One of the used bookstores in my hometown had a really great offer: fill a produce box with as many books as you could for only $24.95. I would go and clear whole sections of that bookstore. And it got worse when the price dropped to $19.95. The books kept multiplying, faster than I could read them.
When I finally realized the number of books I had meant I could open my own library branch, I went through all my books and made piles:
1. books I've read many times and will definitely read again
2. books that I had read once, and never read again
3. children's books that are worth collecting (original hardcovers, hard to find, etc)
4. children's books that aren't worth collecting (Babysitter's Club, Sweet Valley, etc.)
5. books that I had never actually read (yes, I had some of those in my collection)
8. comic books
I held onto the books in category 1, 3, and 8. I re-read favorites and I plan to one day be able to give my children some of my books, so I refused to get rid of those. And my comics just hold too special of a place in my heart to get rid of. The books in groups 2 and 4 were donated to my local library. Books in group 5 had mixed fates. If a book was in group 5, I would flip through it, and decide if it still was interesting. If it was, it stayed, but I had to read it within a month. If I didn't, it was to be donated to the library at the end of that month. Some of the books I decided not to keep, I decided to add to Bookcrossing (http://www.bookcrossing.com
) and I must admit there was a certain joy in hearing a little boy yell, "Mommy! Look! A free book!"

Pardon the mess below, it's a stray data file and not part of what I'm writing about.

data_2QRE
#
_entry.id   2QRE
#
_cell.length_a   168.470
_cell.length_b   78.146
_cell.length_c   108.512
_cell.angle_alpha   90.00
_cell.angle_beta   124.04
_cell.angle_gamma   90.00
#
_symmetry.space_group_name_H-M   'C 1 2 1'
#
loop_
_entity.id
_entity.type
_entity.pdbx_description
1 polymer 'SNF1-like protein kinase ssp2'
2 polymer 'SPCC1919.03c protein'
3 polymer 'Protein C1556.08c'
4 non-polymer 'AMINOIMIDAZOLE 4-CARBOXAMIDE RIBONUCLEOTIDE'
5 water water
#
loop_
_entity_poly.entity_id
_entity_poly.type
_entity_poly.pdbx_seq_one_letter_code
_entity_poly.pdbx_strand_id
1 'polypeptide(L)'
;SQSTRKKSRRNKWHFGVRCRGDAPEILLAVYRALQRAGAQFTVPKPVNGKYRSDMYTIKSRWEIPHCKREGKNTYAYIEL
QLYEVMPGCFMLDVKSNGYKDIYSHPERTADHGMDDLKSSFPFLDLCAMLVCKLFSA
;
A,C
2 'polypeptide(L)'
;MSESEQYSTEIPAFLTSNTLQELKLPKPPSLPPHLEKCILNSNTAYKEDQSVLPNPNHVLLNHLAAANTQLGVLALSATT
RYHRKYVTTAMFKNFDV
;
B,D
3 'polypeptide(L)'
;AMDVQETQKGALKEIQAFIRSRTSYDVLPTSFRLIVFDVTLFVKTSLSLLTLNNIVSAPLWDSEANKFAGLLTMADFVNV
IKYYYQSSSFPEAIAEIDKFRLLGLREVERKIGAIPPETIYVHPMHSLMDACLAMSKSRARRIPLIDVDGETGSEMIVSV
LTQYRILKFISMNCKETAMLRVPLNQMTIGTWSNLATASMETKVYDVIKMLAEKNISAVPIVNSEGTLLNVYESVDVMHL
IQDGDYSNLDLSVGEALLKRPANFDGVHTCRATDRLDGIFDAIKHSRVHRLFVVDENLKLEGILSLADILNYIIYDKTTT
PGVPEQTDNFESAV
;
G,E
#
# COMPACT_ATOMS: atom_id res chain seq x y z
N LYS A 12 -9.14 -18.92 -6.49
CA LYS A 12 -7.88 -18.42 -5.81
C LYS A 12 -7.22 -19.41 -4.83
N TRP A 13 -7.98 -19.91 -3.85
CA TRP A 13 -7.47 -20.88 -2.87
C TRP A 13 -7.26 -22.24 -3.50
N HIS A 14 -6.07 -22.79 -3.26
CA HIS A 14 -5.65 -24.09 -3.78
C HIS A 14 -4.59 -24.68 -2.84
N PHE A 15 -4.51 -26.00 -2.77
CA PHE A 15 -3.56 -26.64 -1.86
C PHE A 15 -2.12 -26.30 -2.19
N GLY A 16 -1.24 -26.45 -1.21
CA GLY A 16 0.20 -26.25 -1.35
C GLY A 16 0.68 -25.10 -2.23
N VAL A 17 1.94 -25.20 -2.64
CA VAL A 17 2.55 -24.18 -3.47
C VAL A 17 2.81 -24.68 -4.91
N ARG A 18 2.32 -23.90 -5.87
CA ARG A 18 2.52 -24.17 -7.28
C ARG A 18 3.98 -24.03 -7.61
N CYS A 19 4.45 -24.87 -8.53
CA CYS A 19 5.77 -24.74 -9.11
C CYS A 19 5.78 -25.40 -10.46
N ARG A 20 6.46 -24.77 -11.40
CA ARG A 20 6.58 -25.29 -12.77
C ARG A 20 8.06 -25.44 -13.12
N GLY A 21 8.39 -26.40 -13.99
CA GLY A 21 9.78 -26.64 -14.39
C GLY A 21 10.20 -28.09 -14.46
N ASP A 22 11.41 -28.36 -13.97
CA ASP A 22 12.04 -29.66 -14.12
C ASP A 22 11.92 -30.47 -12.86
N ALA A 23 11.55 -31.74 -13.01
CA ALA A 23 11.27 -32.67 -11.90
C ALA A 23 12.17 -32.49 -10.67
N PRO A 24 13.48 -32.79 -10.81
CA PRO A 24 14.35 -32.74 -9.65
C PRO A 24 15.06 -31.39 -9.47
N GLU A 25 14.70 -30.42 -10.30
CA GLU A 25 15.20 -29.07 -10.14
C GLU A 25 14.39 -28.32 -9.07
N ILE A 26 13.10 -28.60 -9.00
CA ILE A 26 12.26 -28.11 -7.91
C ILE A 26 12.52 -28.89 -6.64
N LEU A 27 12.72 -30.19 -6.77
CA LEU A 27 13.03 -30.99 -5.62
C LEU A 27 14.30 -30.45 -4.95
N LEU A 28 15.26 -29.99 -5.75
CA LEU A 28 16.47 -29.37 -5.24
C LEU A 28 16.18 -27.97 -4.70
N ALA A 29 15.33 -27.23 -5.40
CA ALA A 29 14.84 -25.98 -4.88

Cookbooks provided me with another issue. I love cooking, and I especially love to bake. But I couldn't just keep collecting cookbooks - they took up two whole rows alone! I then sorted the cookbooks into three piles: books I referenced a lot, books I referenced sometimes, and the ones I never used. The ones I never used were immediately added to the "Give to Library" box. The books I used a lot were put back on the shelf. Then I went through the "sometimes" books and flagged each recipe that looked interesting. I scanned each interesting recipe and saved it as a PDF. Then the book was added to the "Give to Library" box. Time consuming, yes, but it let me keep those recipes to use. It also had the benefit of making it easy to share the recipe when it was asked for.
Textbooks- eek! They're heavy which absolutely sucks when moving and the schools change to new editions often enough to make getting a decent amount of money back from re-selling difficult. I do need to reference my textbooks in my line of work, but I sure didn't need to keep all of them. I sold what I could, and the others were donated to the library.
So, once I did that, I had to give myself a new book-buying policy. Thankfully, the used bookstore I mentioned earlier stopped their wonderful deal, so that temptation was removed from me. Then, I told myself that I was not allowed to buy a new book for myself for a year. If I went into a used bookstore, I could only buy hardcover original Trixie Belden books, hardcover Villains by Necessity, and Jonathan Wylie books that I didn't have. These books have been hard for me to find, and I told myself I wasn't allowed to look for these online, either, so there really hasn't been any trouble there.
The library has been wonderful for me. San Diego's library is pretty extensive, and I have access to two local university libraries, too. The best resource for books, though, has been my friends and coworkers. We've started lending each other books, and it allows us to talk about the books (instead of always talking work!)